In 1923, the bakery clerk Jacob Vreeken (1899-1976) decided to start selling organs. Vreeken was already familiar with the instrument–he played the organ in the local church on Sundays.
To finance his enterprise, Vreeken gave organ lessons for 0,75 cents (about 0,22 pence) an hour and repaired old harmoniums.
Hard Work and Many Advertisements
“If they can’t find me, they can’t buy from me!”, thus Vreeken. Out of every penny of profit, he spent half on advertising.
These costs were so out of proportion, that he had to convince the tax office that he had indeed spent all this money on advertising.
In 1928, Vreeken left the premises where his shop was established, and moved to the centre of the small town of Bodegraven. Here, he started to import organs from Germany.
From Organs to Paintings
Toward the end of the Second World War, the trade came to a stop. In 1945, Vreeken decided to start trading in paintings instead. Just one hour before the official opening of his new shop, he abandoned this venture.
Using a bank loan, he bought as many used pianos and harmoniums as he could afford and made his way back into the organ business. Due to a tremendous amount of publicity, his instrument sales boomed.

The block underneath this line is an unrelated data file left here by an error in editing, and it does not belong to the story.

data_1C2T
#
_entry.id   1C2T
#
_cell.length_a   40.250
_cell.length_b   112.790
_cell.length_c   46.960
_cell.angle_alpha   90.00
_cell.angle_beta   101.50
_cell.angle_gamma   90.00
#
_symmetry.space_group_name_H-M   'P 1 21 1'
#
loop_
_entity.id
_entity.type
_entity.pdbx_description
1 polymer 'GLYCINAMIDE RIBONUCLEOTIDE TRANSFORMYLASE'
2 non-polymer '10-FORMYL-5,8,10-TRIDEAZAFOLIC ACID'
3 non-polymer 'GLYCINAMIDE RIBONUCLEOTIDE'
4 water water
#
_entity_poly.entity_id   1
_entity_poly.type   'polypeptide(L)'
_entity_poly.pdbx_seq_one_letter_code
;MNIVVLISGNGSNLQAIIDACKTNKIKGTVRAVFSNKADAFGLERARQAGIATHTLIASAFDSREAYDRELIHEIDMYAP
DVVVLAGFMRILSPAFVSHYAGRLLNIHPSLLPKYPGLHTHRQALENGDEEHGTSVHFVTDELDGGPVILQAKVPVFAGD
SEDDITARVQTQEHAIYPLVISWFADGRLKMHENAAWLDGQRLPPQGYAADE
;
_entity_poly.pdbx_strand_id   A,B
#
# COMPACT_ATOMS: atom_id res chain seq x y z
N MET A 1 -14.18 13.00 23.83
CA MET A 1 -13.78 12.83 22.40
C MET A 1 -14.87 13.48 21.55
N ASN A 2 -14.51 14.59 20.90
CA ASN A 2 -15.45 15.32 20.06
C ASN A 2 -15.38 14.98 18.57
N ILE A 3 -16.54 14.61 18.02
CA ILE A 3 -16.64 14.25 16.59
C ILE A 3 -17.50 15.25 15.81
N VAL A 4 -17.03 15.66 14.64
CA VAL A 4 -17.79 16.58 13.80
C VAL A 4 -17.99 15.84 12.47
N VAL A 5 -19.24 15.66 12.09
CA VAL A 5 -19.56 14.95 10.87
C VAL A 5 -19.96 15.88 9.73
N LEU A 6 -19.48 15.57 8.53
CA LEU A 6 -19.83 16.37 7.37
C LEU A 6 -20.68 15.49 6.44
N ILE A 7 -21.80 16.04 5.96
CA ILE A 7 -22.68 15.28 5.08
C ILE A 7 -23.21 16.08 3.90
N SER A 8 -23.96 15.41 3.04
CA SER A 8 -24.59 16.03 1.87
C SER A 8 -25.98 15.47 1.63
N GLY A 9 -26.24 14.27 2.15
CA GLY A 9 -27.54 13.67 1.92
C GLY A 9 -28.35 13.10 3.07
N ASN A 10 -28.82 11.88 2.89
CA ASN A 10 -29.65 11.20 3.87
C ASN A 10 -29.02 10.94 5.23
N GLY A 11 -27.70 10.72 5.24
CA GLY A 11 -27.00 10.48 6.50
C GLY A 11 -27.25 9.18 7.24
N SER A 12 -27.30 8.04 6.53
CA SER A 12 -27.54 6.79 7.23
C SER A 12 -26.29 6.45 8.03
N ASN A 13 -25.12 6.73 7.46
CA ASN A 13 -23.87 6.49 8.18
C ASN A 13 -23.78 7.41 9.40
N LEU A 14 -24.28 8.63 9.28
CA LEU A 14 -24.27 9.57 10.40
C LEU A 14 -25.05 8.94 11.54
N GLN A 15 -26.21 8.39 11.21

The First Electronic Organs
In 1950, Vreeken started importing the electronic Multimonica organ from Germany. This was the beginning of his venture in electronic engineering.
Nine years later, he decided on the development of his first electronic organ with one manual, quite different from the organs that he had been importing from America and Germany.
The Name Eminent
In 1961, the first model was introduced, the Eminent 60. Sales picked up and in 1965, the production of the Solina organs started. Exporting organs became a substantial part of his business.
In 1969, the organ business relocated to Waddinxveen, where it acquired two factory buildings in order to obtain the required space for the expanded production.
One year later, Jacob Vreeken, by then 70 years old, resigned as managing director.
In 1990, Eminent commenced development of a new digital system. This system could be voiced in its smallest details, whereby the organs could be customised to fit every space in which they were installed.
This design still forms the basis of the newest generation of instruments today.
In 1994, Eminent Organs moved to a new building in Lelystad. Apart from the enhanced production facilities, the building also contains a 100 seat auditorium specially designed for the demonstration of organs, and for concerts.
Now, following developments in electronics and software, the Eminent organ continues to be able to fully meet the highest demands of our customers.
The company closely monitors the developments in electronic engineering and software, to continuously improve the quality of sound of our instruments, their flexibility and reliability.